If a person has to pass a threshold of "Indianness" in their blood before being allowed to claim it as their identity, it's only a matter of time before Native Americans will die off. Even if we keep "breeding" with each other, the way the blood quantum laws are so finnicky with some tribes, if you're a mix of enough stuff, even if it's more Native stuff than white, if you can't claim enough of one tribe's blood, you're out. I'm not into inbreeding, and we shouldn't have to resort to that sort of thing in order to retain the "purity" of our blood just so that the government will be happy. I see no reason why mixed bloods shouldn't count, so long as they believe it in their hearts.

My mom has a saying, "It only takes one generation." Hers was the first generation to grow up off-res on her dad's side. And she is 100% city girl as a result. In one generation, the language, the skills, the culture- pretty much gone in her family.  I have more "Native heritage" than her because I learned how to do things like start a fire and grow vegetables from my friends and "family" out in Washington- and they're white. Her sister and one of my cousins are sort of going back to their roots, so to speak (I think my cousin is trying to learn Lakota, and she works on the res now), but the only way for my cousin's kids to officially count would be for her to marry someone with HELLA more Native blood than she has- and her fiance isn't at all Native American, so that's not happening. So she can immerse herself and her family on the res all she wants, the government isn't going to give two shits unless she bangs a Real Live Indian.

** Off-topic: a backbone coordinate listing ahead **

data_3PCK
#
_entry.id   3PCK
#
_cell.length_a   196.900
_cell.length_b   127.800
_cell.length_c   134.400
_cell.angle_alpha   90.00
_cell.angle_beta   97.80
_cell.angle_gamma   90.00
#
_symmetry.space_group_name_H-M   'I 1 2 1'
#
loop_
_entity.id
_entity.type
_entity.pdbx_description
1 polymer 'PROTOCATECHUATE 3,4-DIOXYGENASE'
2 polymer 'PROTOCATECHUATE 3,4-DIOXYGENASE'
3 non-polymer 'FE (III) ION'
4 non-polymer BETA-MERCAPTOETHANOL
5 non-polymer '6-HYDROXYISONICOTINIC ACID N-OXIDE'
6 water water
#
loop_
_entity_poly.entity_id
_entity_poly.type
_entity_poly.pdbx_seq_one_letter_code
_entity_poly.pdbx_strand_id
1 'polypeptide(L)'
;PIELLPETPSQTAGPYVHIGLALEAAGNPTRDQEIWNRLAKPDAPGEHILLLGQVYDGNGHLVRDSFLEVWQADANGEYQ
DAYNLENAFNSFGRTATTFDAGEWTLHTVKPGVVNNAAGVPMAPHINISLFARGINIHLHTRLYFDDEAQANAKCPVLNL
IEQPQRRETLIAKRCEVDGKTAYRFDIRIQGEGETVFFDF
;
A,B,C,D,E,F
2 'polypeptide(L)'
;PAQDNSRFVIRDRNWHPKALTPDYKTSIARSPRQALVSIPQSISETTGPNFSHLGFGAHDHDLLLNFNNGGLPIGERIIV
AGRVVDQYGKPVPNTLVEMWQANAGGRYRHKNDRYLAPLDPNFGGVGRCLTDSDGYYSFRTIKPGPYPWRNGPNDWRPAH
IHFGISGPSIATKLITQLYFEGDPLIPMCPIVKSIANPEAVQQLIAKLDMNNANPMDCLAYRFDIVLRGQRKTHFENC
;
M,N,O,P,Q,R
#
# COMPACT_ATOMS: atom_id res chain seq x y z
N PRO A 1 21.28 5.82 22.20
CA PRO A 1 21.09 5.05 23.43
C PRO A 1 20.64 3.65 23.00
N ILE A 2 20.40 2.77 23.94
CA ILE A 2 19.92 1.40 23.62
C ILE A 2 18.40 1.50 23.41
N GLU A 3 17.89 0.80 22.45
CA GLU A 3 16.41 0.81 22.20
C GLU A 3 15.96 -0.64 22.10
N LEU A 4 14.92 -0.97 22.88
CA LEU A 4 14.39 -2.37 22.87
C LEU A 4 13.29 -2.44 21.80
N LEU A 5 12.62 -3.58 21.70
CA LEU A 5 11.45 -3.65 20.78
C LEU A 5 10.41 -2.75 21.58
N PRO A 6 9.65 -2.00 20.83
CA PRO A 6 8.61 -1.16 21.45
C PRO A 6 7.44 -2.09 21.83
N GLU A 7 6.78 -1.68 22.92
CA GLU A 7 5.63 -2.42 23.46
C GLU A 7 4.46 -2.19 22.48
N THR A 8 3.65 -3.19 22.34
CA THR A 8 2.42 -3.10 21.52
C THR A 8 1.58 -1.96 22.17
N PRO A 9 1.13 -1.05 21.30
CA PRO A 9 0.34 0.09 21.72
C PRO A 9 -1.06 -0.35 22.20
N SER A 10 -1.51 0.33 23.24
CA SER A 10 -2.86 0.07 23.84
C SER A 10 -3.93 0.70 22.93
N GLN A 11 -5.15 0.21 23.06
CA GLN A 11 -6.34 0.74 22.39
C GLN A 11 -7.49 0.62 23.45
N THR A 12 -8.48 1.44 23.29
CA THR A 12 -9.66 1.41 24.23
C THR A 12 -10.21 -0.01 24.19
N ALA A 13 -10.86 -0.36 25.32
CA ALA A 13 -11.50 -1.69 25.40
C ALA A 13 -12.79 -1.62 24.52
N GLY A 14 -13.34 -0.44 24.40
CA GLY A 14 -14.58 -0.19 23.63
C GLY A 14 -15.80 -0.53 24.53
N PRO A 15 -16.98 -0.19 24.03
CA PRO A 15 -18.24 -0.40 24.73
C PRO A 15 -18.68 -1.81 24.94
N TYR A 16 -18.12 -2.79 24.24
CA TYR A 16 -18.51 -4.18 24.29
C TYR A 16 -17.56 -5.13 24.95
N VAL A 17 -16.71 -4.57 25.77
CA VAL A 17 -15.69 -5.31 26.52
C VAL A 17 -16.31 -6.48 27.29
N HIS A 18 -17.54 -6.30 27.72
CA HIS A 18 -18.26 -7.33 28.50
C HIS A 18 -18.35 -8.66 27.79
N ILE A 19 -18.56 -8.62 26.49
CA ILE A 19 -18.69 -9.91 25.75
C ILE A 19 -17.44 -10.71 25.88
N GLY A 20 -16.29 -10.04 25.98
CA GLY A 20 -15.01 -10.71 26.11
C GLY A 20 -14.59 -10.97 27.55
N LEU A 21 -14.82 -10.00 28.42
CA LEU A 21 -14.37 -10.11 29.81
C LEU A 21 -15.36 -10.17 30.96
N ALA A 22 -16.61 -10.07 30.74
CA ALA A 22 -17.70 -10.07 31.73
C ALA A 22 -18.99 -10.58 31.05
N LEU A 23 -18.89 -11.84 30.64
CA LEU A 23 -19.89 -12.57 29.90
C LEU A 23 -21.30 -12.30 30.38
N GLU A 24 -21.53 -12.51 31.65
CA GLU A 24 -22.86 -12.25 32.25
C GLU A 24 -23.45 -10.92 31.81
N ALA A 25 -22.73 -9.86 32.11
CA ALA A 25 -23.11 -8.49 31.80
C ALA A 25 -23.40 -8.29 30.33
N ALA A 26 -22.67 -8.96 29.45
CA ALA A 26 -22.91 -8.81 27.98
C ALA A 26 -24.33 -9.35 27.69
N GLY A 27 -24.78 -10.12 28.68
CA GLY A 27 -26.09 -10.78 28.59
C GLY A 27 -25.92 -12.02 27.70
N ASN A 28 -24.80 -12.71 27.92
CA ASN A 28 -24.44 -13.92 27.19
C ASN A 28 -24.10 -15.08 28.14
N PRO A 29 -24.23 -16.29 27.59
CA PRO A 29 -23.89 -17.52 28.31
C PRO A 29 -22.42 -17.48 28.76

"Why should you let the government decide? If you want to be Indian, be Indian!" you say. Again, I point you to the uniqueness of blood quantum laws. They do not exist for anyone else. So the government has already said our identities need to be codified and quantified, ours and ours alone. There's no blood test to be American- but there's a test to be Native American. Which is pretty fucking ironic, given all of the ridiculously hypocritical nativism arguments being spouted by white people afraid the Mexicans are going to ruin the country. You want  Homeland  Security to secure your borders, do you?

I think that image is pretty telling- notice how those Apache warriors have guns? That's escalation. It shows how we aren't dying off, we're adapting. 

And I say all this as someone that doesn't "count." I'm 1/16 Lakota; that's not enough. My mom's generation is the first to be raised off-res, but the last to make blood quantum.

"It only takes one generation." 

With the birth of me and my siblings and cousins came pretty much the death of the Lakota line  in my family. Unless by some miracle  I meet a nice guy that happens to be Lakota- because call me selfish, but I'm   having enough trouble with men as it is, so I'm not about to limit my search to Lakota men.